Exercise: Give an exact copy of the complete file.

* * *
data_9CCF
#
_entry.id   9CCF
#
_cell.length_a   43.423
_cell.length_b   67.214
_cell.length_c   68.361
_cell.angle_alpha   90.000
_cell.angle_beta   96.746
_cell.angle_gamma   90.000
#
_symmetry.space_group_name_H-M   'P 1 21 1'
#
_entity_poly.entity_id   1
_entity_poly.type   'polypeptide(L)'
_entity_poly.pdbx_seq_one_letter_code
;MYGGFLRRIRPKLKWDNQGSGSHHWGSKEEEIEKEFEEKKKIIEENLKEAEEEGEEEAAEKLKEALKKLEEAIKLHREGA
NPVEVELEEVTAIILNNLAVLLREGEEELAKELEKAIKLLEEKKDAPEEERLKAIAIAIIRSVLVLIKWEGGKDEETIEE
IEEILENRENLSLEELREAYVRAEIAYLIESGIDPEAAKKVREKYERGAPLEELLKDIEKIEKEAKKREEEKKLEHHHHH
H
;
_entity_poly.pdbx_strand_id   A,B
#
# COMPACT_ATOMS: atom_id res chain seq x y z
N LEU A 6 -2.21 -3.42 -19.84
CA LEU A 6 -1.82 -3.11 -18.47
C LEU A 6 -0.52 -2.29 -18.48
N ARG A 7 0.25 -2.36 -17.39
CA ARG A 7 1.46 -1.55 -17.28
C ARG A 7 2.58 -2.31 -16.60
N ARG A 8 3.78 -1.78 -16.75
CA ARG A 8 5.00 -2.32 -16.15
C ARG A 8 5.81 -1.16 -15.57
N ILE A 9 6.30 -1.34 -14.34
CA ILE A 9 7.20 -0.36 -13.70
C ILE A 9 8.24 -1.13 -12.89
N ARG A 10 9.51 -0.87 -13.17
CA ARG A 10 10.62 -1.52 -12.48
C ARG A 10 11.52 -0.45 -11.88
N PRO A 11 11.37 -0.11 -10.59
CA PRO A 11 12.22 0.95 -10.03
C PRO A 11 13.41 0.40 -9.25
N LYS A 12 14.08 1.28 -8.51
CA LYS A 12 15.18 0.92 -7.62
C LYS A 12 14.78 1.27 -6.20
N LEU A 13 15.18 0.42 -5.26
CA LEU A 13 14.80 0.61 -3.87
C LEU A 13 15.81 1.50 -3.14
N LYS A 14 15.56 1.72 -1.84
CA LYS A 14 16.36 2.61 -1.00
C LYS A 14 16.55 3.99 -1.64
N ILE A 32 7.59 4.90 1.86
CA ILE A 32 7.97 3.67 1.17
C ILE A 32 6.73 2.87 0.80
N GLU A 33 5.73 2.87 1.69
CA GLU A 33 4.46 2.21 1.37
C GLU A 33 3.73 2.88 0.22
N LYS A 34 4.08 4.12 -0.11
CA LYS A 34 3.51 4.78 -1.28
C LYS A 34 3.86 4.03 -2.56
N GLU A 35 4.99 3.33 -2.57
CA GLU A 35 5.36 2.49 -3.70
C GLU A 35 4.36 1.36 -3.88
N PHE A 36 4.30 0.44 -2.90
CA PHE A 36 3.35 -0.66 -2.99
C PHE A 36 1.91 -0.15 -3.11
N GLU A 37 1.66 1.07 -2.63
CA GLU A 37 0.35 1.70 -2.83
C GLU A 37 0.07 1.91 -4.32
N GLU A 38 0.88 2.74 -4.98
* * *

data_9CCF
#
_entry.id   9CCF
#
_cell.length_a   43.423
_cell.length_b   67.214
_cell.length_c   68.361
_cell.angle_alpha   90.000
_cell.angle_beta   96.746
_cell.angle_gamma   90.000
#
_symmetry.space_group_name_H-M   'P 1 21 1'
#
_entity_poly.entity_id   1
_entity_poly.type   'polypeptide(L)'
_entity_poly.pdbx_seq_one_letter_code
;MYGGFLRRIRPKLKWDNQGSGSHHWGSKEEEIEKEFEEKKKIIEENLKEAEEEGEEEAAEKLKEALKKLEEAIKLHREGA
NPVEVELEEVTAIILNNLAVLLREGEEELAKELEKAIKLLEEKKDAPEEERLKAIAIAIIRSVLVLIKWEGGKDEETIEE
IEEILENRENLSLEELREAYVRAEIAYLIESGIDPEAAKKVREKYERGAPLEELLKDIEKIEKEAKKREEEKKLEHHHHH
H
;
_entity_poly.pdbx_strand_id   A,B
#
# COMPACT_ATOMS: atom_id res chain seq x y z
N LEU A 6 -2.21 -3.42 -19.84
CA LEU A 6 -1.82 -3.11 -18.47
C LEU A 6 -0.52 -2.29 -18.48
N ARG A 7 0.25 -2.36 -17.39
CA ARG A 7 1.46 -1.55 -17.28
C ARG A 7 2.58 -2.31 -16.60
N ARG A 8 3.78 -1.78 -16.75
CA ARG A 8 5.00 -2.32 -16.15
C ARG A 8 5.81 -1.16 -15.57
N ILE A 9 6.30 -1.34 -14.34
CA ILE A 9 7.20 -0.36 -13.70
C ILE A 9 8.24 -1.13 -12.89
N ARG A 10 9.51 -0.87 -13.17
CA ARG A 10 10.62 -1.52 -12.48
C ARG A 10 11.52 -0.45 -11.88
N PRO A 11 11.37 -0.11 -10.59
CA PRO A 11 12.22 0.95 -10.03
C PRO A 11 13.41 0.40 -9.25
N LYS A 12 14.08 1.28 -8.51
CA LYS A 12 15.18 0.92 -7.62
C LYS A 12 14.78 1.27 -6.20
N LEU A 13 15.18 0.42 -5.26
CA LEU A 13 14.80 0.61 -3.87
C LEU A 13 15.81 1.50 -3.14
N LYS A 14 15.56 1.72 -1.84
CA LYS A 14 16.36 2.61 -1.00
C LYS A 14 16.55 3.99 -1.64
N ILE A 32 7.59 4.90 1.86
CA ILE A 32 7.97 3.67 1.17
C ILE A 32 6.73 2.87 0.80
N GLU A 33 5.73 2.87 1.69
CA GLU A 33 4.46 2.21 1.37
C GLU A 33 3.73 2.88 0.22
N LYS A 34 4.08 4.12 -0.11
CA LYS A 34 3.51 4.78 -1.28
C LYS A 34 3.86 4.03 -2.56
N GLU A 35 4.99 3.33 -2.57
CA GLU A 35 5.36 2.49 -3.70
C GLU A 35 4.36 1.36 -3.88
N PHE A 36 4.30 0.44 -2.90
CA PHE A 36 3.35 -0.66 -2.99
C PHE A 36 1.91 -0.15 -3.11
N GLU A 37 1.66 1.07 -2.63
CA GLU A 37 0.35 1.70 -2.83
C GLU A 37 0.07 1.91 -4.32
N GLU A 38 0.88 2.74 -4.98